Ctr. for Biological Diversity v. Dep't of Fish & Wildlife, B245131

CourtCalifornia Court of Appeals
Writing for the CourtTURNER
Citation169 Cal.Rptr.3d 413
PartiesCENTER FOR BIOLOGICAL DIVERSITY et al., Plaintiffs and Respondents, v. DEPARTMENT OF FISH AND WILDLIFE, Defendant and Appellant; The Newhall Land and Farming Company, Real Party in Interest and Appellant.
Decision Date20 March 2014
Docket NumberB245131

169 Cal.Rptr.3d 413

CENTER FOR BIOLOGICAL DIVERSITY et al., Plaintiffs and Respondents,
v.
DEPARTMENT OF FISH AND WILDLIFE, Defendant and Appellant;
The Newhall Land and Farming Company, Real Party in Interest and Appellant.

B245131

Court of Appeal,
Second District, Division 5, California.

Filed March 20, 2014
Certified for Partial Publication.
*



See 12 Witkin, Summary of Cal.
Law (10th ed. 2005) Real Property, § 832 et seq.

APPEAL from a judgment of the Superior Court of Los Angeles County, Ann I. Jones, Judge. Reversed with directions. (Super.Ct. No. BS131347)

Office of the General Counsel, Thomas R. Gibson, General Counsel and John H. Mattox, Senior Staff Counsel; Thomas Law Group, Tina A. Thomas, Ashle T. Crocker and Amy R. Higuera, Sacramento, for Defendant and Appellant Department of Fish and Wildlife.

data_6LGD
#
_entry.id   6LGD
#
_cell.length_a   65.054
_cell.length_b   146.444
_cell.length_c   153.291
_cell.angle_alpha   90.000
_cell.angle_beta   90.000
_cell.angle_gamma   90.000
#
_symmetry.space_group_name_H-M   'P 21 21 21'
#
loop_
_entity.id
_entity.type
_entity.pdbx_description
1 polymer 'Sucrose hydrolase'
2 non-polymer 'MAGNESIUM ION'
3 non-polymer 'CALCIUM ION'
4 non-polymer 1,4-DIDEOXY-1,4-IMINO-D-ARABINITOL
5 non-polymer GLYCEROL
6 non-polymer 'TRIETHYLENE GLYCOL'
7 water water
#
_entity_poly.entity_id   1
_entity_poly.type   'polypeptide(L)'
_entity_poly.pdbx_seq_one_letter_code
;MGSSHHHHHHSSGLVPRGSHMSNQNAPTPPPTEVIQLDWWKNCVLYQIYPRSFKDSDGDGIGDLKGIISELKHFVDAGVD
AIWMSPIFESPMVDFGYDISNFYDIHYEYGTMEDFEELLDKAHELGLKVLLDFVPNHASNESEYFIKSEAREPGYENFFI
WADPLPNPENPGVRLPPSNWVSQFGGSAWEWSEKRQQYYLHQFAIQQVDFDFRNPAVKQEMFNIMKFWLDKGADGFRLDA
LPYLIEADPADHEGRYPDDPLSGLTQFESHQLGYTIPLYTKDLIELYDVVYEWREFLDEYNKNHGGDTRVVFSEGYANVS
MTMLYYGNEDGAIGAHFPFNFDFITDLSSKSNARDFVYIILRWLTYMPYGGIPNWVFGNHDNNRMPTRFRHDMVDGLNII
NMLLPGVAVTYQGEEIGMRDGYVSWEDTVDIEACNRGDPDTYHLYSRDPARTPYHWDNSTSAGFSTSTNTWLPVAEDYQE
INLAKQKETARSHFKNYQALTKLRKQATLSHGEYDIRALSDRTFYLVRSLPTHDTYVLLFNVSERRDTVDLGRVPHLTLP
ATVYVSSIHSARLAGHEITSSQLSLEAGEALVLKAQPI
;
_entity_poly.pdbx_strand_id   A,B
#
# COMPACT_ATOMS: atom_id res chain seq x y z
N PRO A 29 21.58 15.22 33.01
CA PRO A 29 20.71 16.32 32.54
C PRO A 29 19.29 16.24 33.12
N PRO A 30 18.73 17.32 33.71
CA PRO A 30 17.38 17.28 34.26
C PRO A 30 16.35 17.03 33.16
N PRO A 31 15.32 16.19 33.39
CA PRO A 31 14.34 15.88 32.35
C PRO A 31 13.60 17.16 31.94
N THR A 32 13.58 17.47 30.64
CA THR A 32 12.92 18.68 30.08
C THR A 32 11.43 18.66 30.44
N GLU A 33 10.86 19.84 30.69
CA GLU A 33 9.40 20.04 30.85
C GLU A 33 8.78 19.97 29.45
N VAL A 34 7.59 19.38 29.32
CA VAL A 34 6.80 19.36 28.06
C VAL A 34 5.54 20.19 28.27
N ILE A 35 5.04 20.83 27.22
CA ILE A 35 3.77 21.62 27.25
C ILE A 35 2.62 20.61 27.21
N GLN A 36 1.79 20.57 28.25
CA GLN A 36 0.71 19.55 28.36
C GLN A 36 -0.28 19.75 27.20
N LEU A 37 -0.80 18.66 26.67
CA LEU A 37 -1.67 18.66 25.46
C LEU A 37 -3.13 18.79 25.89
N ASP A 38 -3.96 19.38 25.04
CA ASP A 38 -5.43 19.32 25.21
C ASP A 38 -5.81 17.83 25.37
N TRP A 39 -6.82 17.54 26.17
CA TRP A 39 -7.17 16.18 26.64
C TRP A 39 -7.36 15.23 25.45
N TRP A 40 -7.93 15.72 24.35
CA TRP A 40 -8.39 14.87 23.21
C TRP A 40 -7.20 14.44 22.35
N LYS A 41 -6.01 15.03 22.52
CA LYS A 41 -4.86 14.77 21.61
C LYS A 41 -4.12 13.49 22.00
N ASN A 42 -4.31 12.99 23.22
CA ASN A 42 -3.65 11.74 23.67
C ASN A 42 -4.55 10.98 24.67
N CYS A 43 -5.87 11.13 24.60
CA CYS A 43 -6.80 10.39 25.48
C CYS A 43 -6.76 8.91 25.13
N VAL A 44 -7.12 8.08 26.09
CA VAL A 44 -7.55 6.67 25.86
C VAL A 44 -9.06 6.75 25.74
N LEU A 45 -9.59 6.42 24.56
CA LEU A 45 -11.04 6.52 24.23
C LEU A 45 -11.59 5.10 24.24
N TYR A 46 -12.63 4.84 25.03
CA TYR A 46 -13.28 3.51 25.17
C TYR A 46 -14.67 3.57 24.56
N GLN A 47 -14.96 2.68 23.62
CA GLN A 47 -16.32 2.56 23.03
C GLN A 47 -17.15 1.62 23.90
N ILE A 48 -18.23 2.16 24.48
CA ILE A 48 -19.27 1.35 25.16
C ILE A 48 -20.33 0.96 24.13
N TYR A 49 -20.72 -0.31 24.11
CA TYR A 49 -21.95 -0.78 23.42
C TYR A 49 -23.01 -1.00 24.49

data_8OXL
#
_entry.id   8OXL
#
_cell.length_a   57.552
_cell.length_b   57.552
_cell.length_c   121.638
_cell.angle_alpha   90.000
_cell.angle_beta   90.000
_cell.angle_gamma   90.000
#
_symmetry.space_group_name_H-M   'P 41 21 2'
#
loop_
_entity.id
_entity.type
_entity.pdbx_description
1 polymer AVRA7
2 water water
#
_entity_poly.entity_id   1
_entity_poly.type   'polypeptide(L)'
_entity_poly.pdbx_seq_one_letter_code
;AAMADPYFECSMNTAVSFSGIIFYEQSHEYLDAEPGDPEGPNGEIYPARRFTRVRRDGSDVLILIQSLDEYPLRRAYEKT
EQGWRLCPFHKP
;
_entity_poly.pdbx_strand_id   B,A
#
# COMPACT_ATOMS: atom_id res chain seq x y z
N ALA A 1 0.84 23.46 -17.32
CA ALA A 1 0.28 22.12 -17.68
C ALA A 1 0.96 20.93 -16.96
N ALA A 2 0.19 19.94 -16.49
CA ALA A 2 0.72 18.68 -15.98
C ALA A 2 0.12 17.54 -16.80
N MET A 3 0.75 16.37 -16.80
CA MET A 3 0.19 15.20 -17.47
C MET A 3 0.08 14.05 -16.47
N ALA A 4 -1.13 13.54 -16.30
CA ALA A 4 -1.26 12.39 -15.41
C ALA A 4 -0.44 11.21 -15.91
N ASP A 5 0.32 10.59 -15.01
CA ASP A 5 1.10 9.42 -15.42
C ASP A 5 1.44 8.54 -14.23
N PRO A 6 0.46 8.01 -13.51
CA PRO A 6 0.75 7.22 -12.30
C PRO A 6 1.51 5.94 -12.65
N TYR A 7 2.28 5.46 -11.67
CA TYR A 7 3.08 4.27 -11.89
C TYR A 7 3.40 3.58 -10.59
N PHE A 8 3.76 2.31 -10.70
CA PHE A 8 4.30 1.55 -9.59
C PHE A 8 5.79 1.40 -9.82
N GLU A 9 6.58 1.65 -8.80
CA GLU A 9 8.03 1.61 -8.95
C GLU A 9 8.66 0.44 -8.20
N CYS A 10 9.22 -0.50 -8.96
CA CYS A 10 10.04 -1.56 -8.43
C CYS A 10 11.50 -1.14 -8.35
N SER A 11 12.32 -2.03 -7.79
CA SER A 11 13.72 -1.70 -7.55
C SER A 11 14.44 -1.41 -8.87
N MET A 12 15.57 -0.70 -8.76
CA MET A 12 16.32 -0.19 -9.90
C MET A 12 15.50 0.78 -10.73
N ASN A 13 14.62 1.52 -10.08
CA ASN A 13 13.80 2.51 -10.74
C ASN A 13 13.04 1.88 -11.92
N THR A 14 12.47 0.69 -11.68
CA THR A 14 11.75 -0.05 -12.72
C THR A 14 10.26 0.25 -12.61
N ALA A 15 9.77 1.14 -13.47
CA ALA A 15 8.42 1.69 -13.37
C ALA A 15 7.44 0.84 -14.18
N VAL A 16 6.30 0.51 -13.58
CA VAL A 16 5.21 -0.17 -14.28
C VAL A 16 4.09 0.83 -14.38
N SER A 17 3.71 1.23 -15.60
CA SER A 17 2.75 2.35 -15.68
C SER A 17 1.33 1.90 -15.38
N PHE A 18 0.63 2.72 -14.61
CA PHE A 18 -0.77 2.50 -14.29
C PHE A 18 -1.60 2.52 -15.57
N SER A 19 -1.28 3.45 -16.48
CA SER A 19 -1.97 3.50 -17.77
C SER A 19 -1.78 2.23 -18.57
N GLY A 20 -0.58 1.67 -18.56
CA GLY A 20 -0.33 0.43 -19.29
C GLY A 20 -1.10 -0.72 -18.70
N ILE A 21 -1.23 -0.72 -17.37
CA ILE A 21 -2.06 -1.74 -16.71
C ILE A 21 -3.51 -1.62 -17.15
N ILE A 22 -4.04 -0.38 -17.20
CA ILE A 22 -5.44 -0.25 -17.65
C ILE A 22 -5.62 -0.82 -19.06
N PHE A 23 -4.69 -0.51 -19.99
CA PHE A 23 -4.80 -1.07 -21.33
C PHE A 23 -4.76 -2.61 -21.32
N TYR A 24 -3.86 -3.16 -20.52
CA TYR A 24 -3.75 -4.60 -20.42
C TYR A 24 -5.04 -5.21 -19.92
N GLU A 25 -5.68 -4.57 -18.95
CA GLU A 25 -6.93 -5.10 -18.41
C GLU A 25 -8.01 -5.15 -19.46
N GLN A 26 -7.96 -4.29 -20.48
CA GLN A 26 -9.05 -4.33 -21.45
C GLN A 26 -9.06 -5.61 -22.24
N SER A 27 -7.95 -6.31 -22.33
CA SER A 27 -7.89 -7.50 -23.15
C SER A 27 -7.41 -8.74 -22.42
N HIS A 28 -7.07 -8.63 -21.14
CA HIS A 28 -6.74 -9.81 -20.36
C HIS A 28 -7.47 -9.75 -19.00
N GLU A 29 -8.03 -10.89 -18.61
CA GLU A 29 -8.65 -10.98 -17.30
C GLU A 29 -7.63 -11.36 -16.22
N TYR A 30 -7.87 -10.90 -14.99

Gatzke Dillon & Ballance, Mark J. Dillon and David P. Hubbard, Escondido; Morrison & Foerster and Miriam A. Vogel, Los Angeles; Nielsen Merksamer Parinello Gross & Leoni and Arthur G. Scotland, Sacramento; and Downey Brand and Patrick G. Mitchell, Roseville, for Real Party in Interest and Appellant The Newhall Land and Farming Company.

John Buse and Adam Keats, Joshua Tree; Chatten–Brown and Carstens, Jan Chatten–Brown, Santa Monica, and Doug Carstens, for Plaintiffs and Respondents Center for Biological Diversity, Friends of the Sara Clara River, Santa Clarita Organization for Planning and the Environment, and California Native Plant Society.

Jason Weiner; Chatten–Brown and Carstens, Jan Chatten–Brown, Santa Monica, and Doug Carstens, for Plaintiffs and Respondents Wishtoyo Foundation/Ventura Coastkeeper.

TURNER, P.J.
I. INTRODUCTION